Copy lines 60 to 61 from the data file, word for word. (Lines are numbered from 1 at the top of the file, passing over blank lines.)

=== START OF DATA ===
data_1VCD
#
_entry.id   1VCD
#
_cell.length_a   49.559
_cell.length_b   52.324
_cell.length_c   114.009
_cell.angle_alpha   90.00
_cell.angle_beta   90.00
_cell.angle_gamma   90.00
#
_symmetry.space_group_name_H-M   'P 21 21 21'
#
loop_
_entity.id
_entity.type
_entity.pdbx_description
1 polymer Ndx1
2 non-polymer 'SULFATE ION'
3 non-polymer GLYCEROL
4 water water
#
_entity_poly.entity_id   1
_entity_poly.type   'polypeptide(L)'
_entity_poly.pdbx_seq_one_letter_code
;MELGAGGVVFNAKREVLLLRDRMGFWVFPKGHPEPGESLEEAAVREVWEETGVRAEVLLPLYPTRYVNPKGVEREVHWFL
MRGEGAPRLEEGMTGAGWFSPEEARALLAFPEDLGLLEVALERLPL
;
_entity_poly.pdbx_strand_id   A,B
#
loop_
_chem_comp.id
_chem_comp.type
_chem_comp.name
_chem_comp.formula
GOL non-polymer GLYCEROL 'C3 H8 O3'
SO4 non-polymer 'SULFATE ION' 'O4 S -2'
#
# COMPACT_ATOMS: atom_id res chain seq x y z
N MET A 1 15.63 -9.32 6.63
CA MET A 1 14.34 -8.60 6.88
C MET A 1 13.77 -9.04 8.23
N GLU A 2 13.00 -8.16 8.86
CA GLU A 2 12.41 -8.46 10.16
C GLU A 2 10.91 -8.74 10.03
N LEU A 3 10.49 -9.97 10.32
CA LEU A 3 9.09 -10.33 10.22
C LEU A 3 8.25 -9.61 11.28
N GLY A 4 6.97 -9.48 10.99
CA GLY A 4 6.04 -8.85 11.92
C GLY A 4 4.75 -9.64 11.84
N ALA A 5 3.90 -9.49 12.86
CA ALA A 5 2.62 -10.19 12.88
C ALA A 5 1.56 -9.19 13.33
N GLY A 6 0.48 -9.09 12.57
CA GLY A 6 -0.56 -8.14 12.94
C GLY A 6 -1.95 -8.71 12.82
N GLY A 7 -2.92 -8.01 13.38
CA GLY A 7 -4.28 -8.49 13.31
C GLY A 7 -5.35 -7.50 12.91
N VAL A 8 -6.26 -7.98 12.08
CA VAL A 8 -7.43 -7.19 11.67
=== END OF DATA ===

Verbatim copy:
C GLY A 7 -5.35 -7.50 12.91
N VAL A 8 -6.26 -7.98 12.08